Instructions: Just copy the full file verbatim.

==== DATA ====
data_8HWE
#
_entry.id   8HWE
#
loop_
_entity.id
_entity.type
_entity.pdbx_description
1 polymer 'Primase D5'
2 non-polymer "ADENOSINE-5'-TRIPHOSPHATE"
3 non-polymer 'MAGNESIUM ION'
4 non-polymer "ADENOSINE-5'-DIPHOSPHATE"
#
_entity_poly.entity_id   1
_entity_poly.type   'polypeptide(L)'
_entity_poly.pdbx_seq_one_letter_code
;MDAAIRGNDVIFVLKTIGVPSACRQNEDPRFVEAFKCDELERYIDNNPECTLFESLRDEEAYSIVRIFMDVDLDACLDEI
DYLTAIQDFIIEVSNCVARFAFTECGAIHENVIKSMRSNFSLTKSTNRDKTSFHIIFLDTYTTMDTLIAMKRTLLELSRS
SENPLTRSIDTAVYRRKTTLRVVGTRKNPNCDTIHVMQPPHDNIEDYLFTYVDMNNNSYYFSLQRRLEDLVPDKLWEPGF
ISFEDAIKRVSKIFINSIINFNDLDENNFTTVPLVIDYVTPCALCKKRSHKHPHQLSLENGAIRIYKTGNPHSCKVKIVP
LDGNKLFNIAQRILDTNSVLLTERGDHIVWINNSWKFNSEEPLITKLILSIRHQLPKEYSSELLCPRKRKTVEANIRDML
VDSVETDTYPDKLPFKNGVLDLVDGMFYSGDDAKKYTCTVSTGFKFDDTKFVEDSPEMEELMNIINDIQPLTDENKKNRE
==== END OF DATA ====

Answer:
data_8HWE
#
_entry.id   8HWE
#
loop_
_entity.id
_entity.type
_entity.pdbx_description
1 polymer 'Primase D5'
2 non-polymer "ADENOSINE-5'-TRIPHOSPHATE"
3 non-polymer 'MAGNESIUM ION'
4 non-polymer "ADENOSINE-5'-DIPHOSPHATE"
#
_entity_poly.entity_id   1
_entity_poly.type   'polypeptide(L)'
_entity_poly.pdbx_seq_one_letter_code
;MDAAIRGNDVIFVLKTIGVPSACRQNEDPRFVEAFKCDELERYIDNNPECTLFESLRDEEAYSIVRIFMDVDLDACLDEI
DYLTAIQDFIIEVSNCVARFAFTECGAIHENVIKSMRSNFSLTKSTNRDKTSFHIIFLDTYTTMDTLIAMKRTLLELSRS
SENPLTRSIDTAVYRRKTTLRVVGTRKNPNCDTIHVMQPPHDNIEDYLFTYVDMNNNSYYFSLQRRLEDLVPDKLWEPGF
ISFEDAIKRVSKIFINSIINFNDLDENNFTTVPLVIDYVTPCALCKKRSHKHPHQLSLENGAIRIYKTGNPHSCKVKIVP
LDGNKLFNIAQRILDTNSVLLTERGDHIVWINNSWKFNSEEPLITKLILSIRHQLPKEYSSELLCPRKRKTVEANIRDML
VDSVETDTYPDKLPFKNGVLDLVDGMFYSGDDAKKYTCTVSTGFKFDDTKFVEDSPEMEELMNIINDIQPLTDENKKNRE